The government's campaign to move away from huge IT suppliers in favour of courting SMBs has come under fire, according to the Financial Times (FT).
Over the past year, the government has been keen to shout about its plans to break supplier oligopoly in favour of working with smaller, more agile IT providers that can provide better value for money.
Cabinet Office minister Francis Maude unveiled a range of new "radical" measures to help SMBs win government business at the start of this year, including capping all IT deals at £100m.
The department for Business Innovation and Skills and the Department of Energy and Climate Change, which share their IT provision, have been the first to test the new initiatives. But after migrating to new systems supplied by SMBs last month, the duo has been brought to a virtual standstill, the FT claims.
Government insiders told the publication they had suffered trouble with their email, internet and network connections since the move, with one branding the outcome as "shambolic".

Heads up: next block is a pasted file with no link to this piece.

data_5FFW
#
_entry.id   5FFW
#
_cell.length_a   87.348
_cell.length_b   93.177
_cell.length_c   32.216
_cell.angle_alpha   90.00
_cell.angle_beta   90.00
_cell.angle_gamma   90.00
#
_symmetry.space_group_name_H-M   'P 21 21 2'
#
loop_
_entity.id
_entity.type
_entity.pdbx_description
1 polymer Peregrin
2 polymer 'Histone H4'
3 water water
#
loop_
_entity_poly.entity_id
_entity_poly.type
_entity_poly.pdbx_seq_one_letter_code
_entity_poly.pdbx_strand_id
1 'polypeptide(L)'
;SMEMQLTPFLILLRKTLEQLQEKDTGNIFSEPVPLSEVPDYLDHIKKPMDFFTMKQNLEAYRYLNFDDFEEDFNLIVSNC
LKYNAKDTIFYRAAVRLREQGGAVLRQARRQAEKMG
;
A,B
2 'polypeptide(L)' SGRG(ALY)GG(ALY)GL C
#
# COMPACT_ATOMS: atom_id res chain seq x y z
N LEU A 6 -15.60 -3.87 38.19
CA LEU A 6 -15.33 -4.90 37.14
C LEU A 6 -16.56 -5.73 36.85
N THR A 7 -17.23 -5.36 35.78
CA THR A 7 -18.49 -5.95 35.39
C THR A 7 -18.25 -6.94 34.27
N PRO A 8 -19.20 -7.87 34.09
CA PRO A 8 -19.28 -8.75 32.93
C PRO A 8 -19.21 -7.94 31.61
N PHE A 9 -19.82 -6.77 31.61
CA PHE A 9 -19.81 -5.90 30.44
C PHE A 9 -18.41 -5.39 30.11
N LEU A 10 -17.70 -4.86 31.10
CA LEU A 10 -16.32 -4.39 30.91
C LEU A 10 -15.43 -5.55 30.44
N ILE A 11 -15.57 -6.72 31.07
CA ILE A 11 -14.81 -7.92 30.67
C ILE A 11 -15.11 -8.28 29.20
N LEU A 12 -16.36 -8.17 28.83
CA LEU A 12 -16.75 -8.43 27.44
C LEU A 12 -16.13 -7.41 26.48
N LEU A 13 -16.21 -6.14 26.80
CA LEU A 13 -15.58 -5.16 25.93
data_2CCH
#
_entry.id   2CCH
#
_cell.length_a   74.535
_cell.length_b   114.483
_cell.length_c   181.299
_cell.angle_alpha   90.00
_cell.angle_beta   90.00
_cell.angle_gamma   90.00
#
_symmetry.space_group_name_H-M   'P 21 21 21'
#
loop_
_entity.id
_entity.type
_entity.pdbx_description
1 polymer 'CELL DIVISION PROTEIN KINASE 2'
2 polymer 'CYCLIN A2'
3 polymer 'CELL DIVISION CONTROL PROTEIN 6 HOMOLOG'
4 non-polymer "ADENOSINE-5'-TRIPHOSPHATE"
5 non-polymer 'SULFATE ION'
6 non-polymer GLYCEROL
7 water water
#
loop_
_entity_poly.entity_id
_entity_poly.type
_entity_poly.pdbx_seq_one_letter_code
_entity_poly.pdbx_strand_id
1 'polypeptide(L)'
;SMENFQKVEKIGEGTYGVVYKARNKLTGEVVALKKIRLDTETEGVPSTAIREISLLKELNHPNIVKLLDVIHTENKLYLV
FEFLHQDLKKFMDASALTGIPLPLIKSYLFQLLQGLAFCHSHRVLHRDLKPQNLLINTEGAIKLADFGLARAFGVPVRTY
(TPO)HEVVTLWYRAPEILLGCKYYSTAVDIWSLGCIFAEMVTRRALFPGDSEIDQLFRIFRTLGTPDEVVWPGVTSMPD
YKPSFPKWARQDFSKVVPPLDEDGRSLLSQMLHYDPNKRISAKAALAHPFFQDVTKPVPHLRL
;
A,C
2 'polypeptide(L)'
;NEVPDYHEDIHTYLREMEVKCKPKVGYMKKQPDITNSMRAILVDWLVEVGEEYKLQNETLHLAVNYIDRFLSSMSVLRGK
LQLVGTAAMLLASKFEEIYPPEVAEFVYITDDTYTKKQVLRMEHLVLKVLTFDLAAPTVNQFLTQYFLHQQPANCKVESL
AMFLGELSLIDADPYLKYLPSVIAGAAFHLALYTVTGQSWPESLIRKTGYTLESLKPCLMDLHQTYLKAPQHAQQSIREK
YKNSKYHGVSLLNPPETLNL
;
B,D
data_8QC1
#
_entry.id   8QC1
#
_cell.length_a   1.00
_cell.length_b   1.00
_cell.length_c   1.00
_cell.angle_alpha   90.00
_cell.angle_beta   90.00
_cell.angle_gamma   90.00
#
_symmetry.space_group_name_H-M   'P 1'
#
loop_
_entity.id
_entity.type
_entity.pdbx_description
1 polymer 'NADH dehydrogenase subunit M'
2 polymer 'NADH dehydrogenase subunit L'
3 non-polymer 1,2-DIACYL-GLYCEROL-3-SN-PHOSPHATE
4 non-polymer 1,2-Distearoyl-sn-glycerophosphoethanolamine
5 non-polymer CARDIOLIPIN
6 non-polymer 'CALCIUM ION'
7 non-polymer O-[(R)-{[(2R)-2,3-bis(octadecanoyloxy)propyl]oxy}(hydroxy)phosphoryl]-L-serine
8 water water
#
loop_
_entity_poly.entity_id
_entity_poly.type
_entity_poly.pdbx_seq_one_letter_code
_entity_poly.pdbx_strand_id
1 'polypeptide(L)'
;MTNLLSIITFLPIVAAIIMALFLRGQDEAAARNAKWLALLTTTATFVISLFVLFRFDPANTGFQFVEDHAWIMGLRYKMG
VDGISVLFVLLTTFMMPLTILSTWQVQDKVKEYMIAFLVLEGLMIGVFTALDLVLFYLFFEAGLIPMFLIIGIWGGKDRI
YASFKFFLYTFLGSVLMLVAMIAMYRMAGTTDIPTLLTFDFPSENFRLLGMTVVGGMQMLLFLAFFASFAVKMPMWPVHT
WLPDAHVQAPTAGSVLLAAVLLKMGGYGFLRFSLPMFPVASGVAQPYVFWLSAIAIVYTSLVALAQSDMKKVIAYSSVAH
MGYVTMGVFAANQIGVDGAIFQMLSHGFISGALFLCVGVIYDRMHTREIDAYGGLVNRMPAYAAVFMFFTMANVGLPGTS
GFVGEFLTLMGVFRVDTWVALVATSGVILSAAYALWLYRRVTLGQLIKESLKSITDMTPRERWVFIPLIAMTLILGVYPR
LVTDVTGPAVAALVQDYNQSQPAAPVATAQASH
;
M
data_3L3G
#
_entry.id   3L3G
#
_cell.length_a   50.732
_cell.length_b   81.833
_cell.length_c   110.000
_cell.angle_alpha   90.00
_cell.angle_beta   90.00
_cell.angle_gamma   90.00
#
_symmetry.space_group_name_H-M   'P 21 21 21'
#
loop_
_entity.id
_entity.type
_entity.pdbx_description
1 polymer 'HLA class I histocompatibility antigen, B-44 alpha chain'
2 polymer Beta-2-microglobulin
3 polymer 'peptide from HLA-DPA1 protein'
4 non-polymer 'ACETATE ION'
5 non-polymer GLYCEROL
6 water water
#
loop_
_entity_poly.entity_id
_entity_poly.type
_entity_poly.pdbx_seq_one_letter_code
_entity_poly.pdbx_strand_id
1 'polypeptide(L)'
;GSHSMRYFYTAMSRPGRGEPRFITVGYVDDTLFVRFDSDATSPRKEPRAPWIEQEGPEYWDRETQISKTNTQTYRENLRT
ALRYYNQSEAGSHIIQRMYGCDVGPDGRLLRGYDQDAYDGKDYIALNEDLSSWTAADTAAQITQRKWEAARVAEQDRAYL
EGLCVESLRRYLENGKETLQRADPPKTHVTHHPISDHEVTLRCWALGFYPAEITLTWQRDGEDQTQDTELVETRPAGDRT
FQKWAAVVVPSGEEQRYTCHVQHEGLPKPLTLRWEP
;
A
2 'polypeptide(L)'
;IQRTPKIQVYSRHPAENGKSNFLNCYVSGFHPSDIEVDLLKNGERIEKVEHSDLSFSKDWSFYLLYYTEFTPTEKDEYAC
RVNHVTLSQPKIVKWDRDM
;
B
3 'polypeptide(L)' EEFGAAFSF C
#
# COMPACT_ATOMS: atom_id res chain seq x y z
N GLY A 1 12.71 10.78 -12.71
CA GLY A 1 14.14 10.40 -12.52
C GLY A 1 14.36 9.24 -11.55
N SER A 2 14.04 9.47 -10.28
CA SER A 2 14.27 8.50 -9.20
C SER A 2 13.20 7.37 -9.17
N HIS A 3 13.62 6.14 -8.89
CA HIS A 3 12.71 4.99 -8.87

Analyst TechMarketView said the government's good intentions to work with smaller suppliers – many of which were sourced through G-Cloud – may have gone a step too far.
"In our view, the pendulum has swung too far," said research director Georgina O'Toole. "The Cabinet Office refers to legacy ICT contracts as expensive, inflexible and outdated; but moving away from this style of contract does not necessarily mean moving away from the large SIs [systems integrators].
"And it appears that it is beginning to dawn on some in UK government that you can't do big IT without the big SIs. A mixed economy approach – involving large and small suppliers – is what's needed.
"The good thing to come out of the government's recent approach is that the large SIs have been encouraged to work more with SMEs and treat them well."
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